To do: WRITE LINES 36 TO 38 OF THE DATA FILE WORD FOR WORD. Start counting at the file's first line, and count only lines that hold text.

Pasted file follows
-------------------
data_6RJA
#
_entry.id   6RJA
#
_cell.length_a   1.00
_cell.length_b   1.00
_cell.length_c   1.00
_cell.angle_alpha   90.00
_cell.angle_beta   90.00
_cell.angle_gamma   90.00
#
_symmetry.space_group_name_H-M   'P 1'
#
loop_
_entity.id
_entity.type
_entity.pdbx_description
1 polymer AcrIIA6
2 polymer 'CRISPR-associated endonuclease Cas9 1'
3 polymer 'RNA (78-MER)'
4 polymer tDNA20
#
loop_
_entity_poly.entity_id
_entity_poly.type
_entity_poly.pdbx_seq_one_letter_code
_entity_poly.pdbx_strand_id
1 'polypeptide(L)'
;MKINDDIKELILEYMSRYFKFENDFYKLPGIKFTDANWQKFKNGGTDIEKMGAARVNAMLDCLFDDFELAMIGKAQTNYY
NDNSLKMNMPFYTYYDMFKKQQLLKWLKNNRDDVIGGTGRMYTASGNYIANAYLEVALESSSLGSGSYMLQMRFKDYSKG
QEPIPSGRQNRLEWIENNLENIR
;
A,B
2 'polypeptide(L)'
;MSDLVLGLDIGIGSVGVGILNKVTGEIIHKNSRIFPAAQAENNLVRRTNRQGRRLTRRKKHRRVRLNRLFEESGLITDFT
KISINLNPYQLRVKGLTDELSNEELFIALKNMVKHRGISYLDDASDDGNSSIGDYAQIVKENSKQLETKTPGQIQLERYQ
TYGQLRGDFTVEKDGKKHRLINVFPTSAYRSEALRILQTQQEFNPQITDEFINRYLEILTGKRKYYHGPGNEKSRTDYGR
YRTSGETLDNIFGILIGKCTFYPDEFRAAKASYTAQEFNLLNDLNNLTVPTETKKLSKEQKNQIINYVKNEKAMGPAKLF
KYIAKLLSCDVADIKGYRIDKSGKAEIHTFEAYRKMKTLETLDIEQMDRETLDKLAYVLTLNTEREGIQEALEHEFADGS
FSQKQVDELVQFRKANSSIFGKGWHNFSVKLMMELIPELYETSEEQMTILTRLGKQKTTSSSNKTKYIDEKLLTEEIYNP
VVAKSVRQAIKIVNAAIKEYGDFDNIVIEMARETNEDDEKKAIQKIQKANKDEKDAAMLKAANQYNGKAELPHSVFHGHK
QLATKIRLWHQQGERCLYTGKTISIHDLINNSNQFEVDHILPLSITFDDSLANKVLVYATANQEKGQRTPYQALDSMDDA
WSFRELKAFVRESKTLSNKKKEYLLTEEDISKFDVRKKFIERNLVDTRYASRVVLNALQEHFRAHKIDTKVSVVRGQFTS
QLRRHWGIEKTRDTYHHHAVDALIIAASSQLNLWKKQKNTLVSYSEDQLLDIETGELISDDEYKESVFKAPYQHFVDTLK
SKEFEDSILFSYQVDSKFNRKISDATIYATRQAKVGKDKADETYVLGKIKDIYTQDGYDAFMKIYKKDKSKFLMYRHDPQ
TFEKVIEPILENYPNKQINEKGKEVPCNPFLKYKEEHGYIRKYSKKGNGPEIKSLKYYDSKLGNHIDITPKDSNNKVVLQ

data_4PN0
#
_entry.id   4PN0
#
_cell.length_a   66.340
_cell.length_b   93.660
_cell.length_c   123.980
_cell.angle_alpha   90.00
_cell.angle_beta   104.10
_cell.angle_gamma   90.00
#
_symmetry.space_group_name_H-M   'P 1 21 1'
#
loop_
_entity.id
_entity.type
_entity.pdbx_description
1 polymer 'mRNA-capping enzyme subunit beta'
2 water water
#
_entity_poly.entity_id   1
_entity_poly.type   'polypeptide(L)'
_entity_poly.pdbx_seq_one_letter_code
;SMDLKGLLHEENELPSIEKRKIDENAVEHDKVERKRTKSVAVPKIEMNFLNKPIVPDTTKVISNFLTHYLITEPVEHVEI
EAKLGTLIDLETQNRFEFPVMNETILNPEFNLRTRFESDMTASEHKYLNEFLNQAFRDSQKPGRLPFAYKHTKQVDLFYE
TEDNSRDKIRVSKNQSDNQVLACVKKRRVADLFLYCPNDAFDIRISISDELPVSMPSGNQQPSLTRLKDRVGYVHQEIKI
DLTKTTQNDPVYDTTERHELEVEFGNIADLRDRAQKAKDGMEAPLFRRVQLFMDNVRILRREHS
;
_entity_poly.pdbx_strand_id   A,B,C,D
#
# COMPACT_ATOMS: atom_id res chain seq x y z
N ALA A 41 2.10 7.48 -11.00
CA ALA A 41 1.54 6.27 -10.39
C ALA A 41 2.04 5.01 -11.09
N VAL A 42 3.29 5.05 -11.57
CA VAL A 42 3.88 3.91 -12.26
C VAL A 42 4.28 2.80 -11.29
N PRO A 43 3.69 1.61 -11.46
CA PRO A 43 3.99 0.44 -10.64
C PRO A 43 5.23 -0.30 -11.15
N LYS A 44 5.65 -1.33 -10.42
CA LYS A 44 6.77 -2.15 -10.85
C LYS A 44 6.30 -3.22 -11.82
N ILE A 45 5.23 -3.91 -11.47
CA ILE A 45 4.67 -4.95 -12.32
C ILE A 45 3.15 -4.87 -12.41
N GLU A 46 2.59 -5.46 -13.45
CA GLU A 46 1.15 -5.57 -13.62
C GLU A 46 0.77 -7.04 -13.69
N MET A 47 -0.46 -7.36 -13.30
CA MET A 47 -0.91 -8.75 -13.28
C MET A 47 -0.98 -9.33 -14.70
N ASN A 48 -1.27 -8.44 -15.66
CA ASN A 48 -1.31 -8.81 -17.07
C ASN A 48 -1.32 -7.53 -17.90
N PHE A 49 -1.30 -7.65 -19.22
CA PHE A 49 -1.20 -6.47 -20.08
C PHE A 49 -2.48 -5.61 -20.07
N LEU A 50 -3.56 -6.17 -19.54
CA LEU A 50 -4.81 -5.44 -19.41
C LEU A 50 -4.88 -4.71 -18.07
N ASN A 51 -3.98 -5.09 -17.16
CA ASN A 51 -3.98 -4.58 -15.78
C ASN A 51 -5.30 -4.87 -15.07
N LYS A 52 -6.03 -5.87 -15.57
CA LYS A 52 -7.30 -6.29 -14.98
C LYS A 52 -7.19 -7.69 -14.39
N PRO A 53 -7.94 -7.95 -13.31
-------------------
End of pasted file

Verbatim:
KISINLNPYQLRVKGLTDELSNEELFIALKNMVKHRGISYLDDASDDGNSSIGDYAQIVKENSKQLETKTPGQIQLERYQ
TYGQLRGDFTVEKDGKKHRLINVFPTSAYRSEALRILQTQQEFNPQITDEFINRYLEILTGKRKYYHGPGNEKSRTDYGR
YRTSGETLDNIFGILIGKCTFYPDEFRAAKASYTAQEFNLLNDLNNLTVPTETKKLSKEQKNQIINYVKNEKAMGPAKLF